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Vision statements relevant to the U.S. Antarctic Program

This note characterizes a few vision documents relevant to the U.S. Antarctic Program:

  • First, two that seem to provide lessons from the past. 
  • Then, one done in 2005, and
  • finally others more directly relevant to the present-day U.S. Antarctic Program.

Problems of Polar Research, 1928
Isaiah Bowman1 wrote the one-page foreword of the book Problems of Polar Research,2 containing 30 separately written papers many of whose authors remain familiar to polar scientists today.3

  • Vision.  “The emphasis is on neither past achievements nor heroic adventure but on the major problems remaining to be solved by further field study, where and by what means those problems may best be attacked, and what manner of cooperation between the sciences most concerned may yield the largest harvest of results.”
  • Objective. “The [American Geographical] Society [publisher] hopes that increasing support for well-qualified expeditions may be an additional result of the publication of this comprehensive group of distinguished papers.” 
  • Level.  “A world conference on objectives in polar research seems eminently desirable, and to supply an equivalent the present book has been undertaken.”
  • Questions authors asked themselves.  “fresh examination of the outstanding problems that inspire modern polar exploration.”
  • Chapters.  Meteorology, magnetism and electricity, exploration and research, oceanography, climate, geology, ice, plant life, zoogeography, exploration by aircraft, navigation.  479 pages.
  • Outcome.  Richard E. Byrd made two Antarctic expeditions funded mainly by U.S. corporations – one during the booming late 1920s and the other during the most forlorn years of the Great Depression – and changed forever America’s relationship with Antarctica.

Individual papers present visions of their own.  That of Byrd’s paper, “Polar exploration by aircraft” (p. 381-394):  “May not aircraft bring back a new idea of some of the more rugged of the Arctic and Antarctic areas? . . .  As it develops and we learn more and more about flying in the Arctic, the scientific data that can be brought back by aircraft will be less and less limited.”

Antarctic Research: Elements of a Coordinated Program, 1949
The National Academy of Sciences (Bowman again, this time chairing a Special Committee appointed by the President, NAS, consisting of 11 scientists from universities and Federal agencies) issued Antarctic Research: Elements of a Coordinated Program in response to a request from the Department of State.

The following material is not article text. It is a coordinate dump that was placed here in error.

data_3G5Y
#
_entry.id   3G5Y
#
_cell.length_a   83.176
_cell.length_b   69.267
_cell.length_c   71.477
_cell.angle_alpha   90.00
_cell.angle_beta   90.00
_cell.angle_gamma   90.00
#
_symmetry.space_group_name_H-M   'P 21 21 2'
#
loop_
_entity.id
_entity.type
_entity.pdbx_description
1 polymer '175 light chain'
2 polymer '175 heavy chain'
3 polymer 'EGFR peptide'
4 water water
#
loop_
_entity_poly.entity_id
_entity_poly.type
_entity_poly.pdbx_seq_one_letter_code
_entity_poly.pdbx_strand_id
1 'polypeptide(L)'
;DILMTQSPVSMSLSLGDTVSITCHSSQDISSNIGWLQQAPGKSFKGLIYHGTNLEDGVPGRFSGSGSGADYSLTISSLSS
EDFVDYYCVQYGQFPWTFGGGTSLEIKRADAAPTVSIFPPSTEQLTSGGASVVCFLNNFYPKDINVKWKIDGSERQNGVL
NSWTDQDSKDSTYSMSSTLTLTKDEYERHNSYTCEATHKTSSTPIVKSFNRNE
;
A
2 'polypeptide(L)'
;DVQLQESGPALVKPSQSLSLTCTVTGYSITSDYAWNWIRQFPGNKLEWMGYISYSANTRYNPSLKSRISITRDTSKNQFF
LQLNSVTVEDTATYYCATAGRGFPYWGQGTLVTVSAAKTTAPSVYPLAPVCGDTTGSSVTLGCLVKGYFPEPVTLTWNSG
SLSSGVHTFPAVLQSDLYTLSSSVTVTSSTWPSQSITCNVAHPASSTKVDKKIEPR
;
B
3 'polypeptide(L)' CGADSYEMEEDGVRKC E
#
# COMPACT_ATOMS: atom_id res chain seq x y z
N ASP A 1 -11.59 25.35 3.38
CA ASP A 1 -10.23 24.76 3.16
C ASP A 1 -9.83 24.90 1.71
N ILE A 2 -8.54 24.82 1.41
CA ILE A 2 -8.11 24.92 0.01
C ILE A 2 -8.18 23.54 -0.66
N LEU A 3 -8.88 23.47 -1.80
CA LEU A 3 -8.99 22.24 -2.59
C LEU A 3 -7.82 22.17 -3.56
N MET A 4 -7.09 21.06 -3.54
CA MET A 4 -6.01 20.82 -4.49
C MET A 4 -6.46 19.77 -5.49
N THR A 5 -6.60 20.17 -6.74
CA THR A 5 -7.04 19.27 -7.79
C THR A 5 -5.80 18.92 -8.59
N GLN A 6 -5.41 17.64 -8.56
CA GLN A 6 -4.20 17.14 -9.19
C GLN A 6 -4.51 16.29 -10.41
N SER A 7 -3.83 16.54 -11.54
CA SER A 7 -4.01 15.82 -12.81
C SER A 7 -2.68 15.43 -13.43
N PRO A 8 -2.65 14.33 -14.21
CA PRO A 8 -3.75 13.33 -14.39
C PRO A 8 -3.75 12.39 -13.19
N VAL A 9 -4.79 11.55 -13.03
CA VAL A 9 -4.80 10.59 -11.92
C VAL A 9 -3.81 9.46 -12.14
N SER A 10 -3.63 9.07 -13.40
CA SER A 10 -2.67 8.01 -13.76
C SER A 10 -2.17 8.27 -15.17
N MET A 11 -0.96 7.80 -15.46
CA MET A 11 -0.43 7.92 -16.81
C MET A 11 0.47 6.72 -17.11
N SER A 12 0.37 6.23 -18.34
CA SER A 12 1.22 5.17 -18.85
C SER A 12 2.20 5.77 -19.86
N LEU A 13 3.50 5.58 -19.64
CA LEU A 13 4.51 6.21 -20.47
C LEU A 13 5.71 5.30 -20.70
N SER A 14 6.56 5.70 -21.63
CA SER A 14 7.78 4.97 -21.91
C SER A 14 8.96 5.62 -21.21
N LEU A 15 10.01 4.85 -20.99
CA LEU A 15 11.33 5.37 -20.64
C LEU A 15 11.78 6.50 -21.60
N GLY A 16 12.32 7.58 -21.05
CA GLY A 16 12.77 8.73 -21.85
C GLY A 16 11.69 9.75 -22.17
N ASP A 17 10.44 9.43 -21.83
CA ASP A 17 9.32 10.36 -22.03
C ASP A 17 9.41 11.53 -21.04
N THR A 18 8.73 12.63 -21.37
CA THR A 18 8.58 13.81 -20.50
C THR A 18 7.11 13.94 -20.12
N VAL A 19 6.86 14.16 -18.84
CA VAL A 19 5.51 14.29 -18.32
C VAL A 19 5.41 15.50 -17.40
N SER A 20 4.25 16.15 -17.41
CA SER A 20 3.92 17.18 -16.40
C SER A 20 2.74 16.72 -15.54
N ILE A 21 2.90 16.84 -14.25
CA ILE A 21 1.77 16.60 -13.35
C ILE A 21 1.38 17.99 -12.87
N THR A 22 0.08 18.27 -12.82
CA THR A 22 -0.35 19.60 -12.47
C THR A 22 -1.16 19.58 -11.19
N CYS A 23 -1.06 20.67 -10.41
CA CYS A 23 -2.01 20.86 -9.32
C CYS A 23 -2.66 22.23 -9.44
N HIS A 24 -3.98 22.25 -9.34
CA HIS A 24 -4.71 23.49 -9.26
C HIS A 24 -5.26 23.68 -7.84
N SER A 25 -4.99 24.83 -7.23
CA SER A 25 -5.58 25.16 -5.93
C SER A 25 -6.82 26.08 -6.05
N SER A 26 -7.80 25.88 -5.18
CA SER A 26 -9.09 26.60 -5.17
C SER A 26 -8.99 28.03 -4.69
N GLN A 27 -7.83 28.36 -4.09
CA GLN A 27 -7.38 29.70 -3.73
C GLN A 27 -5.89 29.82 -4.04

• Vision. “While it is inspired mainly by scientific interest, the report provides indications of the high practical values that Antarctic research will yield.  Some of these values (notably, better weather forecasting) can be realized only through the cooperative endeavor of a group of countries. . . .  Some parts of the program require sustained observations in series for several decades.” 
  • Objective. “Every square mile of unexplored territory must be assumed to have potential value at some time in the future, if not now. . . .  For the first time in history the mapping of polar territory is technically feasible at reasonable cost and within a reasonable time. . . .  International cooperation in advancing scientific work in the Antarctic can be planned and assigned to research teams on a more rational basis, part by part, if the whole topographic assemblage is available.” 
  • Level.  “This report is in no sense a catalog of all problems of scientific interest and value upon which work might be done in the Antarctic.”  The Department of State “wishes advice on the possibilities and importance of scientific research in the Antarctic as a basis for later consideration of the question of coordination of such research, possibly on an international scale.”
  • Chapters.  The map of Antarctica, electricity and magnetism, meteorology, psycho-physiological adaptation, ice and snow, biology, tides and currents, seismology and vulcanology, geodesy, and geology.  20 pages.
  • Outcome.  The State Department had been working toward an Antarctic Treaty.  In 1954 the Academy reprinted this book for the U.S. National Committee for the IGY.  The Treaty was signed shortly after the IGY.

2020 Vision for the National Science Foundation, 2005 
The National Science Board issued this book in response to a Congressional suggestion.  The published 1-page vision statement is entirely worth reading; here’s a shorter version: